12 hours ago, little2add said:

 Emphysema, lung cancer caused by tobacco use is a violent painful way to die too!

tobacco really is a nasty, disgusting, highly addictive habit and the world would be better off without it.

just saying...

Que? I didn’t write that! The last thing I want in life is to get mixed up with Winchester, trust me.

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14 hours ago, Winchester said:

I agree that it is a harmful vice. I don't believe that getting violent over it is moral.

YOU are the only one here who has brought up violence. You seem to be obsessed, and in a very unhealthy way.

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7 hours ago, little2add said:

however when something like this was tried in the US, back in 1930s this  well intended act failed, miserably.

the Prohibition in the United States  ban on the production, importation, transportation, and sale of alcoholic beverages (from 1920 to 1933) didn't work well 

 

Prohibition did subsequently improve the awful drinking culture existing prior to it though.  It was generally women who were fighting for the welfare of women and children who were the victims of drunk violent husbands spending all the family income on drink, who were agitating for prohibition and with good cause.  Although the 18th Amend. was eventually repealed, much good did come from it.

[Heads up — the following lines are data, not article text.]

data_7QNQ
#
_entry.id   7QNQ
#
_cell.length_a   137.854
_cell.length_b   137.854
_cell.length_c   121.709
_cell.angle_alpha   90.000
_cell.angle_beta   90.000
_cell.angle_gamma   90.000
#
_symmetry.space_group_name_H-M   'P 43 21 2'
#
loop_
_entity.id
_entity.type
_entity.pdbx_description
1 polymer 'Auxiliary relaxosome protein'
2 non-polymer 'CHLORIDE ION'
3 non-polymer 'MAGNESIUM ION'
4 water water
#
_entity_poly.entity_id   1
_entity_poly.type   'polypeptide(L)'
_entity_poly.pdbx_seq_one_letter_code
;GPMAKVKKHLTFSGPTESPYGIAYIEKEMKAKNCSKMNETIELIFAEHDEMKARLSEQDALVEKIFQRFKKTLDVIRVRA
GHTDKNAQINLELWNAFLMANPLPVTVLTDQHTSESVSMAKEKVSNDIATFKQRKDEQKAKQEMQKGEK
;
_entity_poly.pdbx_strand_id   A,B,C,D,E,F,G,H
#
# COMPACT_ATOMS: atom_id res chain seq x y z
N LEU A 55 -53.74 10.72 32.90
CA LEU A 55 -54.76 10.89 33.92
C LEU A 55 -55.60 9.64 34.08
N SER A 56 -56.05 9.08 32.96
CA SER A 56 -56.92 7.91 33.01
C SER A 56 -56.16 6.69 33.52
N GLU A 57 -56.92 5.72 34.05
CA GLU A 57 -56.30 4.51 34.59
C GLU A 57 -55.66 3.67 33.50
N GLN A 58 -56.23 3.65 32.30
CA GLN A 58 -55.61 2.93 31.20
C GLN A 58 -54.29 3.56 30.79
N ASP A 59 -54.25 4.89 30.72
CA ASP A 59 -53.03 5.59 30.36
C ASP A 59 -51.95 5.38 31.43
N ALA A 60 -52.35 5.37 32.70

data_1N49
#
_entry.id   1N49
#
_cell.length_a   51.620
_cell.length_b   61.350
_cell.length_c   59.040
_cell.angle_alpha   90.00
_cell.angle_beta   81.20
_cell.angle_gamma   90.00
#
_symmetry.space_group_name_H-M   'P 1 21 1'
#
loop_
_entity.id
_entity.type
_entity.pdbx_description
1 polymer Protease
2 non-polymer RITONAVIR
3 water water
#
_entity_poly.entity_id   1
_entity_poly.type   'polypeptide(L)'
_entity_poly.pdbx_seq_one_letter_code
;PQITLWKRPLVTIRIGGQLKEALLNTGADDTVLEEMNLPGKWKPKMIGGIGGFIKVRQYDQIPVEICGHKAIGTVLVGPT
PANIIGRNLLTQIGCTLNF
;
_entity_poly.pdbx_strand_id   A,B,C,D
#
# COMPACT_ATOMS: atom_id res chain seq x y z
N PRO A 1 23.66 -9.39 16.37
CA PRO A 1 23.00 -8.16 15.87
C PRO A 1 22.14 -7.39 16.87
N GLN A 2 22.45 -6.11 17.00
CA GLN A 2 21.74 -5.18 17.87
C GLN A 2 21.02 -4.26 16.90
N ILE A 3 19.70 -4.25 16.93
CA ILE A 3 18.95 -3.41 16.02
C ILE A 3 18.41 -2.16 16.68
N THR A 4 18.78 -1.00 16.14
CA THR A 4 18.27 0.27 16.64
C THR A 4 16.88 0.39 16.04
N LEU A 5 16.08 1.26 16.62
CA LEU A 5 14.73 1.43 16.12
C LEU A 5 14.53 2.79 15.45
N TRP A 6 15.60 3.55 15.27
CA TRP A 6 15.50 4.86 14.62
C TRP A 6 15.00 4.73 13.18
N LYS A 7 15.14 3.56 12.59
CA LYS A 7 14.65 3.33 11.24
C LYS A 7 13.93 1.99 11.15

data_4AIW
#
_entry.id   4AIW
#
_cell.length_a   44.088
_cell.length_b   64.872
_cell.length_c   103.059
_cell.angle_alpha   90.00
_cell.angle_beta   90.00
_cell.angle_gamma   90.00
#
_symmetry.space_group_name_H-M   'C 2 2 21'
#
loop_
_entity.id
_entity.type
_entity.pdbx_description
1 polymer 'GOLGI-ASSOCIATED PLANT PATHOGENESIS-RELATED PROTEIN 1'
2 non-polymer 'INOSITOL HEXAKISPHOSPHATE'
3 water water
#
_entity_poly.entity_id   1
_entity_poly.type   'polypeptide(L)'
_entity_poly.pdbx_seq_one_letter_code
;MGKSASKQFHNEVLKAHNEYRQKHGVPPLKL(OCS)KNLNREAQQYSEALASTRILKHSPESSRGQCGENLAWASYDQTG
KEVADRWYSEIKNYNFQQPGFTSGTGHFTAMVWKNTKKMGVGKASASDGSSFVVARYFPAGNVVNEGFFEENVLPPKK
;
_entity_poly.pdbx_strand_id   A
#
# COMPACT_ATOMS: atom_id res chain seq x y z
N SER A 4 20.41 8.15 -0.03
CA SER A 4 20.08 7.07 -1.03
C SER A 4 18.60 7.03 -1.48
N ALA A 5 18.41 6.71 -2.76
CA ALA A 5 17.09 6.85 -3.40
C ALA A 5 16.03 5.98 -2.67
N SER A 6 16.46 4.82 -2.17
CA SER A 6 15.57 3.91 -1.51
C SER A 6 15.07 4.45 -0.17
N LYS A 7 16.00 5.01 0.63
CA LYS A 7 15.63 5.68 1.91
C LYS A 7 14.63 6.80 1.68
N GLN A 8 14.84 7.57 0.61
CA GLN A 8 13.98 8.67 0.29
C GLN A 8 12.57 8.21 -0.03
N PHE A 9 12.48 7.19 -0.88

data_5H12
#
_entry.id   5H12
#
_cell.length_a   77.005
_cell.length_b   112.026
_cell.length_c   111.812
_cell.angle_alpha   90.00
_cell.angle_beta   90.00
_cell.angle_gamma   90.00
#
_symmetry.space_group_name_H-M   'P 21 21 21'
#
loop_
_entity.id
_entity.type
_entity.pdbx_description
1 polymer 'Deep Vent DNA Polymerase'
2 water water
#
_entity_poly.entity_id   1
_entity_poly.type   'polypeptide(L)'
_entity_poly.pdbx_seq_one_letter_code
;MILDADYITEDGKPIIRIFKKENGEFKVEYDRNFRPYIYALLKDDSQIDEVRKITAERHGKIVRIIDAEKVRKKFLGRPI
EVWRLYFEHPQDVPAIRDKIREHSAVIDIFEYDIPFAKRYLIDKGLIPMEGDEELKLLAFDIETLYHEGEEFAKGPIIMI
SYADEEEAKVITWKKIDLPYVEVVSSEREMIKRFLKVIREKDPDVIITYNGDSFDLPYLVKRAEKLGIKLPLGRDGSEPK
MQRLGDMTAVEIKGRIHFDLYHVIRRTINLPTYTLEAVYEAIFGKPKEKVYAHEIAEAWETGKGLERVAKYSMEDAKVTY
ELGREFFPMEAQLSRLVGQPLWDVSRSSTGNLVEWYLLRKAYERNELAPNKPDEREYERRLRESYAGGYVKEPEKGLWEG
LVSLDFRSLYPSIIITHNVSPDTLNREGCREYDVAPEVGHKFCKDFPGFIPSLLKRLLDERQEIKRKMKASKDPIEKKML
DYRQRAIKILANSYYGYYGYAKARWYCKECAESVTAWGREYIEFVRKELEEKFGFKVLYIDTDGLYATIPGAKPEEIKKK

Quote

 

Nevertheless, once Prohibition became the law of the land, many citizens decided to obey it. Referendum results in the immediate post-Volstead period showed widespread support, and the Supreme Court quickly fended off challenges to the new law. Death rates from cirrhosis and alcoholism, alcoholic psychosis hospital admissions, and drunkenness arrests all declined steeply during the latter years of the 1910s, when both the cultural and the legal climate were increasingly inhospitable to drink, and in the early years after National Prohibition went into effect. They rose after that, but generally did not reach the peaks recorded during the period 1900 to 1915. After Repeal, when tax data permit better-founded consumption estimates than we have for the Prohibition Era, per capita annual consumption stood at 1.2 US gallons (4.5 liters), less than half the level of the pre-Prohibition period.32

Prohibition affected alcoholic beverages differently. Beer consumption dropped precipitously. Distilled spirits made a dramatic comeback in American drinking patterns, reversing a three-quarters-of-a-century decline, although in volume spirits did not reach its pre-Prohibition level. Small-scale domestic producers gave wine its first noticeable, though small, contribution to overall alcohol intake, as wine-grape growers discovered that the Volstead Act failed to ban the production and sale of grape concentrate (sugary pulp that could be rehydrated and fermented to make wine).